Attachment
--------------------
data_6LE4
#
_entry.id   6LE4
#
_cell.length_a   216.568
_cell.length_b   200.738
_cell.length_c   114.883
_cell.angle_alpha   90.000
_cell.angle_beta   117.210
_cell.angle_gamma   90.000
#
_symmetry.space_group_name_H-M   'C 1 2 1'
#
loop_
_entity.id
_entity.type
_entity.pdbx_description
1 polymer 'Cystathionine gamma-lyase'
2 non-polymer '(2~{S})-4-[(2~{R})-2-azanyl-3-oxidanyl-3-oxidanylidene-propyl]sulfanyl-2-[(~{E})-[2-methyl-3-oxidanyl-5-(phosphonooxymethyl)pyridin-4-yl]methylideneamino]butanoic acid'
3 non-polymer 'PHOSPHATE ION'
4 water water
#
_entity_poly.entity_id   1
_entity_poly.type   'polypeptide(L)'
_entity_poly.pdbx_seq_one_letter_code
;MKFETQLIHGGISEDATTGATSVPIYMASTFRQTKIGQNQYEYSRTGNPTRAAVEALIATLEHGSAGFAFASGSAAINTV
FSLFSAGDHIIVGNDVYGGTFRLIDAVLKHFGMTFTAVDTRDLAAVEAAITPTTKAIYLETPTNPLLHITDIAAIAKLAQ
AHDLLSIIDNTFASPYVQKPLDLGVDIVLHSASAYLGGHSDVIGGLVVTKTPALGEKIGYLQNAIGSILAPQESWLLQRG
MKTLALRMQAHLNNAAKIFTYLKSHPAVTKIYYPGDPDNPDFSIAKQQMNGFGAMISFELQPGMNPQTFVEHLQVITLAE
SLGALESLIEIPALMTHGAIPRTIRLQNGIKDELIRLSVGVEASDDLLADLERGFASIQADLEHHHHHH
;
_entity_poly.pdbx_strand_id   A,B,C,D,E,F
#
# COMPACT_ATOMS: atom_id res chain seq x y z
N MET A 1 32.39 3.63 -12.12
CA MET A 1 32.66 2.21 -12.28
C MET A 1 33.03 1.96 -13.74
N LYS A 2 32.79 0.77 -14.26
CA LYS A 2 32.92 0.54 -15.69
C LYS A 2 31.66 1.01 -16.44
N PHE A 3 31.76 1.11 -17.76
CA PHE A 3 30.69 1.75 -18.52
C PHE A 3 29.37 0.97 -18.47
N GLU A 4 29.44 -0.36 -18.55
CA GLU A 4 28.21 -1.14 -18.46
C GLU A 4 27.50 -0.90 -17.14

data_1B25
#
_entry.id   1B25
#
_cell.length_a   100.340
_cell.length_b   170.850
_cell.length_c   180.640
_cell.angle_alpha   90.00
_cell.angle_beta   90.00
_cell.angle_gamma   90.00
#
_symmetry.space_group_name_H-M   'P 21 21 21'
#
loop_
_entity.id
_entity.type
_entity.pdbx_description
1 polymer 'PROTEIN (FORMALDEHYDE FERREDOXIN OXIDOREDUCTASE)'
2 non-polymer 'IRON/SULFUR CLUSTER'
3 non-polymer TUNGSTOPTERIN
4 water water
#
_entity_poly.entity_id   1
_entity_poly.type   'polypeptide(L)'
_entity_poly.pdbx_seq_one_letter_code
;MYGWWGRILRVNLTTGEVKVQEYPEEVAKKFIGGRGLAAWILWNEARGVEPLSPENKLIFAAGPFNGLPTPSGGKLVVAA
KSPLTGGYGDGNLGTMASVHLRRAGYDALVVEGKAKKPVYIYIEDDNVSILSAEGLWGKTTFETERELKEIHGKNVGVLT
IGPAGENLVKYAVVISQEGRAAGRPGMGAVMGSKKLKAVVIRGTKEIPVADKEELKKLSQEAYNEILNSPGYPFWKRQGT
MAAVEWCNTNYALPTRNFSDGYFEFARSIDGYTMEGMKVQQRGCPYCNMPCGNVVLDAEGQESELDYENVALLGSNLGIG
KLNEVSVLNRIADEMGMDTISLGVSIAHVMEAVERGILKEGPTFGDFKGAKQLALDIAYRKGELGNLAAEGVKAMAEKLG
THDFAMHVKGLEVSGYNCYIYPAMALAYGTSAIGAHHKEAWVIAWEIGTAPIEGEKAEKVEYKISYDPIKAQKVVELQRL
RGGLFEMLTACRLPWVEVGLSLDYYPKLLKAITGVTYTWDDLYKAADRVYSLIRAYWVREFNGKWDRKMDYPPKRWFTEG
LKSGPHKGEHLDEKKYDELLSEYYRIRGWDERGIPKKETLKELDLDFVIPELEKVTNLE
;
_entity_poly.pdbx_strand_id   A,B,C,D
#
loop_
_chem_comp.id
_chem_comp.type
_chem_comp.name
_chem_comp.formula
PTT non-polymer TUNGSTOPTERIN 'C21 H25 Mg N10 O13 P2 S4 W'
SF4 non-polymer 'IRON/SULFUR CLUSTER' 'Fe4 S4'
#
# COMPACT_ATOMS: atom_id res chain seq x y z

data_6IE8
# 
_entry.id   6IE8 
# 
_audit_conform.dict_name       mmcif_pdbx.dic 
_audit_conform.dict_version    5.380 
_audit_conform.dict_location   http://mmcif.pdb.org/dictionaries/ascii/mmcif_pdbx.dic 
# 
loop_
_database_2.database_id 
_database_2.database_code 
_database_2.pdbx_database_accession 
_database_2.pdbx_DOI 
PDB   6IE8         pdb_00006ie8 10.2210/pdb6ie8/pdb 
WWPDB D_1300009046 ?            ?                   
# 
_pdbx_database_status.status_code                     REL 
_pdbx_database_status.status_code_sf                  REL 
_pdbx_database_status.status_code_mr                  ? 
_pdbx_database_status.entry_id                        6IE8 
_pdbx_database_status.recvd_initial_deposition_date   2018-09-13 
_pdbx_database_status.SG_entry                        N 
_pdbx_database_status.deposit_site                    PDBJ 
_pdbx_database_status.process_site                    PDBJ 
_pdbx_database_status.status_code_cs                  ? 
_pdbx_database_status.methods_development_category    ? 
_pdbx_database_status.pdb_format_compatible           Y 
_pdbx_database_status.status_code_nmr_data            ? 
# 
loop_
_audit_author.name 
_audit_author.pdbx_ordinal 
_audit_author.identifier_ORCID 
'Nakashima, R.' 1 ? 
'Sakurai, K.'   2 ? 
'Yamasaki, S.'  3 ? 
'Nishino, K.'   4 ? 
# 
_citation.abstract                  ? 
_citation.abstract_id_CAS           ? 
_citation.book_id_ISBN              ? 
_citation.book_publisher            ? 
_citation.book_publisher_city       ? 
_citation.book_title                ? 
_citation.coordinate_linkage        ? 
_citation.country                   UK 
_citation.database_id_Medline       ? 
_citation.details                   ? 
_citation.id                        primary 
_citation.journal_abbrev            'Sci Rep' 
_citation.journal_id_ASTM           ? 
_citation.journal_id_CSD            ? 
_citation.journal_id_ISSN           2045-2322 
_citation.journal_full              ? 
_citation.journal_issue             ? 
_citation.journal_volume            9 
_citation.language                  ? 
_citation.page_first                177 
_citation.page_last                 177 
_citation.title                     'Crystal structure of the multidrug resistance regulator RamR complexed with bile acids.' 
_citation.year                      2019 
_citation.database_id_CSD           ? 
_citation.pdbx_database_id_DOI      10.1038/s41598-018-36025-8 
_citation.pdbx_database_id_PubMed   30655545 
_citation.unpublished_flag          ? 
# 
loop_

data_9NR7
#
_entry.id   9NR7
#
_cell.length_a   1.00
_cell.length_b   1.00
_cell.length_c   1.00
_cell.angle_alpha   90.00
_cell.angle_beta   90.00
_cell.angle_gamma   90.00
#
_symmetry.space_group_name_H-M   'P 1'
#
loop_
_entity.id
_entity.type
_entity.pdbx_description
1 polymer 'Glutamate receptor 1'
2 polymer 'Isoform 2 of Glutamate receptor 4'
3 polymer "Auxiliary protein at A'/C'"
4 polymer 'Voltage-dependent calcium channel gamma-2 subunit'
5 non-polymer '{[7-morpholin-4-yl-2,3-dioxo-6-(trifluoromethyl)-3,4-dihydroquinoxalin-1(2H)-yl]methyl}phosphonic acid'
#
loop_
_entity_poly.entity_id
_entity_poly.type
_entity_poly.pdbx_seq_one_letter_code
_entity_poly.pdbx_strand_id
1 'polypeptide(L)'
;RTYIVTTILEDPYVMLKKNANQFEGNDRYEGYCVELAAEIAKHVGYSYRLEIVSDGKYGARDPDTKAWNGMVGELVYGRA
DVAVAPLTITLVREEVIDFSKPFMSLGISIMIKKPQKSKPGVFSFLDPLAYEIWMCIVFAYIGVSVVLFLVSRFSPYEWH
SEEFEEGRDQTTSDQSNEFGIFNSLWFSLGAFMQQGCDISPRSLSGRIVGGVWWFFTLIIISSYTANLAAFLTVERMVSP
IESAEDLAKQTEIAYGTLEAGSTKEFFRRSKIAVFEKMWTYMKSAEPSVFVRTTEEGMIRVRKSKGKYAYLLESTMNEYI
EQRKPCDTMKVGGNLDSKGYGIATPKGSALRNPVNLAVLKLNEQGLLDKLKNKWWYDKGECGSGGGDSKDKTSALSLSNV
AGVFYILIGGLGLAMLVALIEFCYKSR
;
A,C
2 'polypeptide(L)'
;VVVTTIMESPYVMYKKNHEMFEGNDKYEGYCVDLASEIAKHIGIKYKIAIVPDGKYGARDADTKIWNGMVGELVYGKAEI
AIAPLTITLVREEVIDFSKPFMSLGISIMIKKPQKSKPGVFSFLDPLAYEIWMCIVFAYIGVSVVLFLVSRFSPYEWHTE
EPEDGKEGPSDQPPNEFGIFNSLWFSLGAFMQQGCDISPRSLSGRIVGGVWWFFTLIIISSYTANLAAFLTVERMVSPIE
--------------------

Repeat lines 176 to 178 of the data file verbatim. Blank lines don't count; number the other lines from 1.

1 polymer 'Glutamate receptor 1'
2 polymer 'Isoform 2 of Glutamate receptor 4'
3 polymer "Auxiliary protein at A'/C'"